The distinction I mentioned derives from the KJV way of translating 1 Corinthians 7, which seems to reflect interpretation of the text more than it reflects the underlying sameness of the Greek verb. So, I don't think simply relying on the KJV here is especially helpful, since the point is disputed. Which is why I had said in my positive presentation:
This is confused on several grounds:i) To begin with, TFan has offered what appear to be contradictory statements on 1 Cor 7:15. In an earlier response to me, he said:Where does the Bible ever speak of a woman divorcing her husband?In 1 Corinthians 7 Paul addresses the issue of the attempted desertion of a believing spouse by an unbelieving spouse. You are right that a kind of gender neutrality is maintained. Neither a Christian man nor a Christian woman is to prevent the desertion of the unbelieving spouse. You should notice, however, that divorce is not mentioned. May I encourage you to re-read the context of the verse you quoted, and you will see the contrast between men divorcing and women leaving.Here he seems to deny that 1 Cor 7 is even referring to divorce. “You should notice, however, that divorce is not mentioned.”Yet in the same paragraph he also says “you will see the contrast between men divorcing and women leaving”–which seems to concede that it does address divorce, but limits that to a male prerogative.Yet in the same paragraph he also says “You are right that a kind of gender neutrality is maintained.”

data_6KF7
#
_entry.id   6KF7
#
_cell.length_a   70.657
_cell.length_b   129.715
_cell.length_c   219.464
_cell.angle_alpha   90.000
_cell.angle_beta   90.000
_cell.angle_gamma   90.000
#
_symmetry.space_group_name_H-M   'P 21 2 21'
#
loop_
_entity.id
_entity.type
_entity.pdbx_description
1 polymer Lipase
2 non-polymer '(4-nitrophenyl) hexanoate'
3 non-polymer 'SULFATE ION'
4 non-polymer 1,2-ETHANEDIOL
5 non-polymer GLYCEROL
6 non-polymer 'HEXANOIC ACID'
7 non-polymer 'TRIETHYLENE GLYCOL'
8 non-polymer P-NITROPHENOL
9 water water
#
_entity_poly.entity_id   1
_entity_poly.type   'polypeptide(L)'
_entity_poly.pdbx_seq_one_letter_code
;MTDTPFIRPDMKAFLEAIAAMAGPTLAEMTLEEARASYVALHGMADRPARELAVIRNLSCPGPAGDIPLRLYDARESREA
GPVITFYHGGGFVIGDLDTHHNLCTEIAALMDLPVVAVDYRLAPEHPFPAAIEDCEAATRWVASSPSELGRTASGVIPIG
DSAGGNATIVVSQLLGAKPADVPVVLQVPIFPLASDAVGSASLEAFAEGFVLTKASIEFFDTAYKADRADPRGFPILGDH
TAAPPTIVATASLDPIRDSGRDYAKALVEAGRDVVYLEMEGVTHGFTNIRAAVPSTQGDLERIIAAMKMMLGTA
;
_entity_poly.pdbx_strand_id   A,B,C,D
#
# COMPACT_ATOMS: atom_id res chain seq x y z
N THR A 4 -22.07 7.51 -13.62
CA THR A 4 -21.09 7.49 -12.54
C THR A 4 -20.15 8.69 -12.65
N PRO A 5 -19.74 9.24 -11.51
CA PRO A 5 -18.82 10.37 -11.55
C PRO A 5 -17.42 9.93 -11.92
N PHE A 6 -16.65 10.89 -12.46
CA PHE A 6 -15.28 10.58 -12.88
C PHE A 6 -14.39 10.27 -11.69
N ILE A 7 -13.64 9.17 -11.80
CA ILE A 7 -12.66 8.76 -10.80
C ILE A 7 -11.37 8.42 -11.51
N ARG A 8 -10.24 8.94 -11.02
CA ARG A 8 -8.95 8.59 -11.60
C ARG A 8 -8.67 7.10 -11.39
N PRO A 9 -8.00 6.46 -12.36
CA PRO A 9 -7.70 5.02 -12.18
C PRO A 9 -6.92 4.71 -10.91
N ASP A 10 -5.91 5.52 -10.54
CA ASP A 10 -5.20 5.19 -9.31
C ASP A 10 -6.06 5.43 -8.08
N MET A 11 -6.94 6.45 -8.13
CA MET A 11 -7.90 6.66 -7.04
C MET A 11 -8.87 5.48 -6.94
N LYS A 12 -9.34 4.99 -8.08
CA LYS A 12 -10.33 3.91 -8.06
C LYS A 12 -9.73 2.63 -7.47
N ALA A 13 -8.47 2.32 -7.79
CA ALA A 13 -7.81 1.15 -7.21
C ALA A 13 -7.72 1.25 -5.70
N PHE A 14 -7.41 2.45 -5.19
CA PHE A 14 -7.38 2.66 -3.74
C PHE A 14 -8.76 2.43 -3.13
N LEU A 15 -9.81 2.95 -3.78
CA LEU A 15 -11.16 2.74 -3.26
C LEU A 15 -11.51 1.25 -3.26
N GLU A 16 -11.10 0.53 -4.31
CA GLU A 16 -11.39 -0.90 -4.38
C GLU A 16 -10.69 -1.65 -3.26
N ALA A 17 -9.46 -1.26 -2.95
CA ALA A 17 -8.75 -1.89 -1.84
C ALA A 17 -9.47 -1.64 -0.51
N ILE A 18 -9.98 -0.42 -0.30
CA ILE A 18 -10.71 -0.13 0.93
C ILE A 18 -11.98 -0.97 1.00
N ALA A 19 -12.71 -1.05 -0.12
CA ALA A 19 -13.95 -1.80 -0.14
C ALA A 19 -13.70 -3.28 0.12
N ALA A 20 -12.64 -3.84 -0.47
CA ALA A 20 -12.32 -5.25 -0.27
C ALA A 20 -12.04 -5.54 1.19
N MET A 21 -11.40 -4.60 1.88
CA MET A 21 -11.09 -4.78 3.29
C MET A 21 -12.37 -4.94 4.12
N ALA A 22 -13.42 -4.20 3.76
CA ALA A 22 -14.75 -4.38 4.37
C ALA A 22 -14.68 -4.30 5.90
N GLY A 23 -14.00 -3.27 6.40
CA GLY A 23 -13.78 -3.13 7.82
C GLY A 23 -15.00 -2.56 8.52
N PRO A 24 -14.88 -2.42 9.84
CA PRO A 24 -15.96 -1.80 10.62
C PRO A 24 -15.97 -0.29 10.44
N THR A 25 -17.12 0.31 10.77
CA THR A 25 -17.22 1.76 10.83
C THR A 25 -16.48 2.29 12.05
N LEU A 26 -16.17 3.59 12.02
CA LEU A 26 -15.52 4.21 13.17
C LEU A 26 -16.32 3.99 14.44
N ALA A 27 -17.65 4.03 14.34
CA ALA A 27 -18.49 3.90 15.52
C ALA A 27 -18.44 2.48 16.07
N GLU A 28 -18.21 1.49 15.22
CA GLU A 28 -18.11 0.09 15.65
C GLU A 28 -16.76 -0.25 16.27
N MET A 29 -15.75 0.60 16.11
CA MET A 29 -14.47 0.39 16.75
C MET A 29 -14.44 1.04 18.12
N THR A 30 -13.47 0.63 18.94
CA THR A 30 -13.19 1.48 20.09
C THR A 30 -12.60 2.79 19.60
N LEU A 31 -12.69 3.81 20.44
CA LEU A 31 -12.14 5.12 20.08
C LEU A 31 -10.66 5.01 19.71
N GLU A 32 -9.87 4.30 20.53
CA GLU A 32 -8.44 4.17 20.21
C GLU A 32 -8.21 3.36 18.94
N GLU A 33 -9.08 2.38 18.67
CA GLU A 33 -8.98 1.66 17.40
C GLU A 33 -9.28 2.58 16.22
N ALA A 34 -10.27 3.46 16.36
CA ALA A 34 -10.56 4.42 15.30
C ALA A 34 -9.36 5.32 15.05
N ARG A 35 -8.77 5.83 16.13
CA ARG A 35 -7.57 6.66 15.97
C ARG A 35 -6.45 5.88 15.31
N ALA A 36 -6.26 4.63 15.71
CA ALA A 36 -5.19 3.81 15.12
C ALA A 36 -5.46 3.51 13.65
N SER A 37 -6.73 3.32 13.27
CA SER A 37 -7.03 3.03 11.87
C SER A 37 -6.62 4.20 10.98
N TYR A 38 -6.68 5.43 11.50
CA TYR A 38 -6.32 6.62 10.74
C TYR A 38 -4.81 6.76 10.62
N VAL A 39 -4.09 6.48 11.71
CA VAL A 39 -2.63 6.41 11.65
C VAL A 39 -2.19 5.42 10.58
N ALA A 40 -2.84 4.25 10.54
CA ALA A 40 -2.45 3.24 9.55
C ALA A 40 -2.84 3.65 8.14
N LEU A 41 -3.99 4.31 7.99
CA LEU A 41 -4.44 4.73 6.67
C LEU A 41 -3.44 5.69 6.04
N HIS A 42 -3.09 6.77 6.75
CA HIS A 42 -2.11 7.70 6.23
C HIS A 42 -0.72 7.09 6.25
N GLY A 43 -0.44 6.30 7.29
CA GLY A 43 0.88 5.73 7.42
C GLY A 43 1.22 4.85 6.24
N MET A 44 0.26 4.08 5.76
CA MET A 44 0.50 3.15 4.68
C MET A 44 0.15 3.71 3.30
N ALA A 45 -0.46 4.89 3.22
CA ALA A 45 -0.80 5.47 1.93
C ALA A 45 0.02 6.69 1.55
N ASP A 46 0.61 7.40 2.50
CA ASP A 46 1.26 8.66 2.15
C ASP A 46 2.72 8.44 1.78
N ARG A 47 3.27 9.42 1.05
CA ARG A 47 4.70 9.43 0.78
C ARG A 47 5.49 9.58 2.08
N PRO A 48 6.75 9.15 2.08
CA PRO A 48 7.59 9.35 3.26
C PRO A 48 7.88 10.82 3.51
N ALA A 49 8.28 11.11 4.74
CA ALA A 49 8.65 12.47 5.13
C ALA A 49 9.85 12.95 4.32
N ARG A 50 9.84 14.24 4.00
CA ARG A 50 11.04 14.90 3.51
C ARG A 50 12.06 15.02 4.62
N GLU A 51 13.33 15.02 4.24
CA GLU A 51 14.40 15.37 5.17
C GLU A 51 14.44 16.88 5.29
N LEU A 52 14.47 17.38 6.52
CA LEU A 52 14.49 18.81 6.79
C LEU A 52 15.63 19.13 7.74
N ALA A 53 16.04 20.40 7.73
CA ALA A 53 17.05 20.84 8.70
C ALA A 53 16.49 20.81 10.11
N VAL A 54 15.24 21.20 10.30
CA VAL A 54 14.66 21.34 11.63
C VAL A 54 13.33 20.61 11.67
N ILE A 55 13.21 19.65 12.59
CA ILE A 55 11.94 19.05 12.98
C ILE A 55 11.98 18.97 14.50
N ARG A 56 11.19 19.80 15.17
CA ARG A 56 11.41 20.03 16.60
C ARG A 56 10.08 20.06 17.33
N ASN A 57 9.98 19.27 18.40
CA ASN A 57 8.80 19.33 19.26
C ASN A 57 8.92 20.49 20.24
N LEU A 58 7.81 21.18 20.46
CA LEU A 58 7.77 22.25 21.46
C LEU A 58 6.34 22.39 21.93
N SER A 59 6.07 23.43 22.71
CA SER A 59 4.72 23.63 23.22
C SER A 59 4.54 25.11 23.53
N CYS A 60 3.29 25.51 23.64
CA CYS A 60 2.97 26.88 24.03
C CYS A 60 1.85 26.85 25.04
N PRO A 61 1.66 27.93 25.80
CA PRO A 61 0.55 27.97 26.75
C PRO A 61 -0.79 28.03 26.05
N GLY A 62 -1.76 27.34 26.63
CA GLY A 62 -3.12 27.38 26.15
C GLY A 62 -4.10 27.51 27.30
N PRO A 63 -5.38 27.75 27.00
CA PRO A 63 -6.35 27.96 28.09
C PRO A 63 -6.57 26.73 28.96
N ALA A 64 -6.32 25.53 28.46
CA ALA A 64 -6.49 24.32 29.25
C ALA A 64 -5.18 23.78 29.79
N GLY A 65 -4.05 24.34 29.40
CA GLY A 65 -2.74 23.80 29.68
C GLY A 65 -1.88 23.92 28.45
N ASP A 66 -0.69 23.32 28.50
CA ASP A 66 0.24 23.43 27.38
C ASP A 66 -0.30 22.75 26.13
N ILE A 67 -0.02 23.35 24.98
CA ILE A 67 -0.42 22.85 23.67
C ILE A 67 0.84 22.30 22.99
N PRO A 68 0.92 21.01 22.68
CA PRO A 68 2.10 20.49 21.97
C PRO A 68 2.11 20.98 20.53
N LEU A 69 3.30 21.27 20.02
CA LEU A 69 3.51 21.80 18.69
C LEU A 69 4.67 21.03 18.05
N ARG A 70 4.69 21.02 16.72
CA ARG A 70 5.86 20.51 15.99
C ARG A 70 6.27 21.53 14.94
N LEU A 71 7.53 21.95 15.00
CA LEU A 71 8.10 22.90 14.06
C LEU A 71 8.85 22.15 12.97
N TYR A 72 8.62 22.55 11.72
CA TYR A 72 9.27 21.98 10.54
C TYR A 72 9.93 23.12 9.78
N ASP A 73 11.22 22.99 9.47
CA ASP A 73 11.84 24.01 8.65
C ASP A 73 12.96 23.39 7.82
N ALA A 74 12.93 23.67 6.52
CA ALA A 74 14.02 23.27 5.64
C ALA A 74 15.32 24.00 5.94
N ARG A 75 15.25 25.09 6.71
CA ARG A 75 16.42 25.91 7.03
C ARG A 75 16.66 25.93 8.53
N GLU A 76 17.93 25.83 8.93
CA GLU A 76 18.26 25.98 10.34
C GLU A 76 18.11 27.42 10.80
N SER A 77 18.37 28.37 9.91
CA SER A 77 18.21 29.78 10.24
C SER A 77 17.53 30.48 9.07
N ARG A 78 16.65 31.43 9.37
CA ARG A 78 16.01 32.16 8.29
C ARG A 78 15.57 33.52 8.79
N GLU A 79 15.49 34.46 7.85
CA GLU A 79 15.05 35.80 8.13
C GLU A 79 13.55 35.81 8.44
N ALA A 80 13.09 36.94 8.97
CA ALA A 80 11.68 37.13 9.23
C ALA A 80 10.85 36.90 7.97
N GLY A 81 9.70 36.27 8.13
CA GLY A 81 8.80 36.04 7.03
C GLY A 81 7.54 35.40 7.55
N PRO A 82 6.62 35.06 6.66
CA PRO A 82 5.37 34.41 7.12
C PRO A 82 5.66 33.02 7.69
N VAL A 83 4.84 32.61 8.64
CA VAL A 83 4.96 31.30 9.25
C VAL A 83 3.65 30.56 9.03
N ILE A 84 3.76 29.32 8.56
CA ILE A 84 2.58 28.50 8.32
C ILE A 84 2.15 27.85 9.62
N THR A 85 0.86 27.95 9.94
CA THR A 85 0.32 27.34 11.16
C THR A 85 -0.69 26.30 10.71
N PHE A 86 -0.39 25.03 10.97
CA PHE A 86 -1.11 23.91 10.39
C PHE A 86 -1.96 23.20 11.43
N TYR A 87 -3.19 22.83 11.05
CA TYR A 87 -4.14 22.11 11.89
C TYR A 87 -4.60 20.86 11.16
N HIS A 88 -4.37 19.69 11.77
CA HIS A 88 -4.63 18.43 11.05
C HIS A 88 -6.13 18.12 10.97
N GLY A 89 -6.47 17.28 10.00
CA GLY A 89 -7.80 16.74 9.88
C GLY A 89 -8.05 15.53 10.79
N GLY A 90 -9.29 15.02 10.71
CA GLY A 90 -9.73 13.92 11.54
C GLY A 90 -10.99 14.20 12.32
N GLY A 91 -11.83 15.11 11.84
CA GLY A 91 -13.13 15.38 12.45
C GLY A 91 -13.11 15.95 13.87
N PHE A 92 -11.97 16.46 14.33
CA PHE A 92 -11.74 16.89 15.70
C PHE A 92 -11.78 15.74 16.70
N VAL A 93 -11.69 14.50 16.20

“There is some question about whether women ever divorced their husbands even in the NT era. There is no discussion about wives writing writs of divorcement for their husbands, and yet the discussion of marriage relationships is sometimes balanced (see Mark 10:11-12 and 1 Corinthians 7).”
a) Actually, on the face of it TFan is leaving behind his argument that was based on the interpretive gloss of the KJV.
But if the discussion is “balanced,” if “a kind of gender neutrality is maintained,” then there’s no “contrast between men divorcing and women leaving.”On the face of it, TFan is twisting himself in knots. I think the reason for his contradictory explanations is that he wants to reserve 1 Cor 7:15 as a prooftext for the right of men to divorce women, but not vice versa. Unfortunately for him, appeal to 1 Cor 7:15 either proves too much or too little. If it’s a prooftext for divorce, then it applies irrespectively to husbands and wives. The only way of denying that to women is to deny it to men.Apparently, that’s why TFan is so equivocal in his treatment of 1 Cor 7:15.
b) And even if that is not on the face of it, that's what I'm doing. I'm not using the arguments from the combox in my positive presentation, because they are flawed.
c) 1 Corinthians 7:15 is not being used in my positive presentation as a prooftext for the right of men to divorce women. In fact, 1 Corinthians 7 is about Christians permitting divorce in certain cases where Christians themselves could not justly divorce their spouse.